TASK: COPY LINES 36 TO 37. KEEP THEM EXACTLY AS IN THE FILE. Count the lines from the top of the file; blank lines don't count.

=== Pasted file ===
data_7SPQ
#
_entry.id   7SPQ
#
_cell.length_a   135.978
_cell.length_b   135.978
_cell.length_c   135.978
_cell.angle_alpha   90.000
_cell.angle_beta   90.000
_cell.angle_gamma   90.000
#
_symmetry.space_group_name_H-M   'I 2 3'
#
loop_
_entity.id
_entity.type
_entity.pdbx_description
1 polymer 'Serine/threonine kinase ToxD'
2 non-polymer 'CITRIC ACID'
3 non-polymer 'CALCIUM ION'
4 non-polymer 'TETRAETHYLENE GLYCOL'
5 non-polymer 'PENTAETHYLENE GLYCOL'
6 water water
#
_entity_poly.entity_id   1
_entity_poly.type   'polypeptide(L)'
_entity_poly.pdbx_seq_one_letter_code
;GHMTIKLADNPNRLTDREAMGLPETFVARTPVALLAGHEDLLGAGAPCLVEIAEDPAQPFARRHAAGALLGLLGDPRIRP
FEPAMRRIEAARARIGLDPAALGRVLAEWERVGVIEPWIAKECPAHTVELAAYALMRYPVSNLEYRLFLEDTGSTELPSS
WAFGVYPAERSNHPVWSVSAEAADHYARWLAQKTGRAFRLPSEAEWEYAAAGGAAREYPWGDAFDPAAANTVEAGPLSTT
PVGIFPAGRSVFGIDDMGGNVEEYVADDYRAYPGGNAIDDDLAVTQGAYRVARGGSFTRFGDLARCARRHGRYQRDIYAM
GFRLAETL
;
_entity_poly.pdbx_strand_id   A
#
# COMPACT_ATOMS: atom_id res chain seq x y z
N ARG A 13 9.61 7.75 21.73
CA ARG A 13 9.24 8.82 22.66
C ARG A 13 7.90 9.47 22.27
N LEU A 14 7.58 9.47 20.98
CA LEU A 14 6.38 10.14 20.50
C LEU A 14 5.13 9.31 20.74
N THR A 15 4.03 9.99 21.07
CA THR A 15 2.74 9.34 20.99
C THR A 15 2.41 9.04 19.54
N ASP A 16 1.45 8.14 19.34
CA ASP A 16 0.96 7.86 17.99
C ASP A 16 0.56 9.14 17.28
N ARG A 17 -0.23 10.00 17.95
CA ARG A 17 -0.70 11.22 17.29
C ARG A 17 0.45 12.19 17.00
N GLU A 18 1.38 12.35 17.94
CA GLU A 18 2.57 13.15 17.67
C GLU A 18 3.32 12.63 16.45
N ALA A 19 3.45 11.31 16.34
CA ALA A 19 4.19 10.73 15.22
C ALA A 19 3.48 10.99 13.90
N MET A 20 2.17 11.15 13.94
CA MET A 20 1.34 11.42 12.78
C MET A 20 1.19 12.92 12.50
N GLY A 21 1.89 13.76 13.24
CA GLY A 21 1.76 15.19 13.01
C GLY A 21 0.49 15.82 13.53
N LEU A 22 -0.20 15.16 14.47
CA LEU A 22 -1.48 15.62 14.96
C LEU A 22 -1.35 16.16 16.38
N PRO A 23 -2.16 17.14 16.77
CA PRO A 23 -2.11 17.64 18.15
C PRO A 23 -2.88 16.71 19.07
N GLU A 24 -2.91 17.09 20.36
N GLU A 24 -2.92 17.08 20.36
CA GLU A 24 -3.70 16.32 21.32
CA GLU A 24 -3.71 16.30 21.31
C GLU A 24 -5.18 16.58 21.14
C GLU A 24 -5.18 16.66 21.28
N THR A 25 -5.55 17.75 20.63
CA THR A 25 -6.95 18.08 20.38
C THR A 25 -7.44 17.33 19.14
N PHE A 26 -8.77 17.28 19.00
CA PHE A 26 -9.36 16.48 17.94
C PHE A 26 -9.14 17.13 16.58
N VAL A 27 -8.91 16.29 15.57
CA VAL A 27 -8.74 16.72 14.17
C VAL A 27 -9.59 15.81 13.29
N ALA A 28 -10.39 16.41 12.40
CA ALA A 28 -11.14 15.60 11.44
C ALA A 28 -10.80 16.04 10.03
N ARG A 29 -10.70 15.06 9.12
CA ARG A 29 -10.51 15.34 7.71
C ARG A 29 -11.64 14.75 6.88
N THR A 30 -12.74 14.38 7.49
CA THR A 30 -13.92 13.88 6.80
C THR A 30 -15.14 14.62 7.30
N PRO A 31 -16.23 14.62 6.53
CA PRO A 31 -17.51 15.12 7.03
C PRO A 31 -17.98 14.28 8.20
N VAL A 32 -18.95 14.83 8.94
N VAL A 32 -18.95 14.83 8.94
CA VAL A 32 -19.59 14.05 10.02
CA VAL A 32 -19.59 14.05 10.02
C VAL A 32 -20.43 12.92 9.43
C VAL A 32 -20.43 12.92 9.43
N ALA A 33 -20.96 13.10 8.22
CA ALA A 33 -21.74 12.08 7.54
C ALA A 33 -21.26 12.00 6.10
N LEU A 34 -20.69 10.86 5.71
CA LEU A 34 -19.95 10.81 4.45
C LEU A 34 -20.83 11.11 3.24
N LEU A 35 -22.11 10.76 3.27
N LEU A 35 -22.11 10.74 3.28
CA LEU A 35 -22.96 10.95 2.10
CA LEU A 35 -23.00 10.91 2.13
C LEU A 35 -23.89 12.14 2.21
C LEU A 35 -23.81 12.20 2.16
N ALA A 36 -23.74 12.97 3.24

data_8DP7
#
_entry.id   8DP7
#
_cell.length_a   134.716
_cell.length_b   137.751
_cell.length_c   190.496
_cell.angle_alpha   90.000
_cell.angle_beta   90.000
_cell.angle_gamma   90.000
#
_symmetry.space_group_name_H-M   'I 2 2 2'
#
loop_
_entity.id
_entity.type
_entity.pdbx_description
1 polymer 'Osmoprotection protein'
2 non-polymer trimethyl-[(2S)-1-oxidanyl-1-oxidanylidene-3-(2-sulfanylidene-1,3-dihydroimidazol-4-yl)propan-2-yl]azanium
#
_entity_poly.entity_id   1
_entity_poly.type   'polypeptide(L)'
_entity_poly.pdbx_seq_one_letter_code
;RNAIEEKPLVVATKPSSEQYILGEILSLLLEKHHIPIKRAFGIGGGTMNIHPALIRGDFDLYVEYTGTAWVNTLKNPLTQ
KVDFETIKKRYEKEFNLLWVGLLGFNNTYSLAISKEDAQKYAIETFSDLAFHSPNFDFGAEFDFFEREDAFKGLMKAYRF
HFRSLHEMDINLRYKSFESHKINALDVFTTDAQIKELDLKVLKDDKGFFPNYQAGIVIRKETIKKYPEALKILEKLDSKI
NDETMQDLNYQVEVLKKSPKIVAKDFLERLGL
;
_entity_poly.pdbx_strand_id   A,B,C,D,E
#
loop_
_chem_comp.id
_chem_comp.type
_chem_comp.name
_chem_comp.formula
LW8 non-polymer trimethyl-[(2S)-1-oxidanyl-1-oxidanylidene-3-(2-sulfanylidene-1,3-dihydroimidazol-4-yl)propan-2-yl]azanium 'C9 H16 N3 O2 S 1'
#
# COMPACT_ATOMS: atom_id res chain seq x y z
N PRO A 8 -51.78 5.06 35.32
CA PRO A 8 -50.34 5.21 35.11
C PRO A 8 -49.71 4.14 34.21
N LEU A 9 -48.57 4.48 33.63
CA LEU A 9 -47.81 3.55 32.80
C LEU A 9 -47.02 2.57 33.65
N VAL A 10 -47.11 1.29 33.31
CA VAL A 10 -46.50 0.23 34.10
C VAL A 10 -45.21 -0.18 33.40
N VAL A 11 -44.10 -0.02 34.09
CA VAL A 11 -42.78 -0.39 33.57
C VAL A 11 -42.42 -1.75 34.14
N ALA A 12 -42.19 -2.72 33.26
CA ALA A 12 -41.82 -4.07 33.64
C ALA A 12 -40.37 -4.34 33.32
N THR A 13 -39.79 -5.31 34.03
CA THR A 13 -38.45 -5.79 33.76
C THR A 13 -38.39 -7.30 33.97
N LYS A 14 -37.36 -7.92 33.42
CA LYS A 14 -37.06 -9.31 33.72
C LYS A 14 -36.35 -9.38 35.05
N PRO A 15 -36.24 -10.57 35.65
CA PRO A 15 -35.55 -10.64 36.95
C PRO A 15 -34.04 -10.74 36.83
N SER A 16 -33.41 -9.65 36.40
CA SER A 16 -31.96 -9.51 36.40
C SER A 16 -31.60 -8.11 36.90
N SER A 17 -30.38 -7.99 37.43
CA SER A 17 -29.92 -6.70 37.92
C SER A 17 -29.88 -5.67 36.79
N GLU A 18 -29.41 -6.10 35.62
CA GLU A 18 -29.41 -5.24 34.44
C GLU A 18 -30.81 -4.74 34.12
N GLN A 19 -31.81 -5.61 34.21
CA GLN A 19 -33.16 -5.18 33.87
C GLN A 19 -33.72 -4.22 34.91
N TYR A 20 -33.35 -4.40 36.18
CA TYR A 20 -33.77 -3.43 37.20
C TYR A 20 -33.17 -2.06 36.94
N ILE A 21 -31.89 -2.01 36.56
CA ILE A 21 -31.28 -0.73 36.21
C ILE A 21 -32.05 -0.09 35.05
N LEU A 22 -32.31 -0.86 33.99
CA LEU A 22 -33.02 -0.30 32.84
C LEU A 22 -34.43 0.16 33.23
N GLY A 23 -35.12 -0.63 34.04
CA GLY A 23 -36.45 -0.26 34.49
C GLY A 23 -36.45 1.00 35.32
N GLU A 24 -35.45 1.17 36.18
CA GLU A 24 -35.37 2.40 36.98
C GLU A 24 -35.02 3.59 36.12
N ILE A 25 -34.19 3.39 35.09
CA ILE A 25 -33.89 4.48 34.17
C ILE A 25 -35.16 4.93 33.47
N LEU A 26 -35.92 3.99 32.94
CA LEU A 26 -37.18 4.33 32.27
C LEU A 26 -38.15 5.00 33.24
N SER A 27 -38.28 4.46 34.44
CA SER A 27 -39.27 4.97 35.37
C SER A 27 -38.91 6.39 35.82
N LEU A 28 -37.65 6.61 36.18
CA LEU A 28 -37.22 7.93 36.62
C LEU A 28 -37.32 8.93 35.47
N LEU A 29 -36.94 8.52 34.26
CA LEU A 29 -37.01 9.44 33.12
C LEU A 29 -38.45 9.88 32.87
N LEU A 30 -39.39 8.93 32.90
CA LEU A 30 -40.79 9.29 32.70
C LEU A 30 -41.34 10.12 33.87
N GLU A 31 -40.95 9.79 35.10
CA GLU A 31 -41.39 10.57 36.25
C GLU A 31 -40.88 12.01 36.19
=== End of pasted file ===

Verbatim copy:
# COMPACT_ATOMS: atom_id res chain seq x y z
N ARG A 13 9.61 7.75 21.73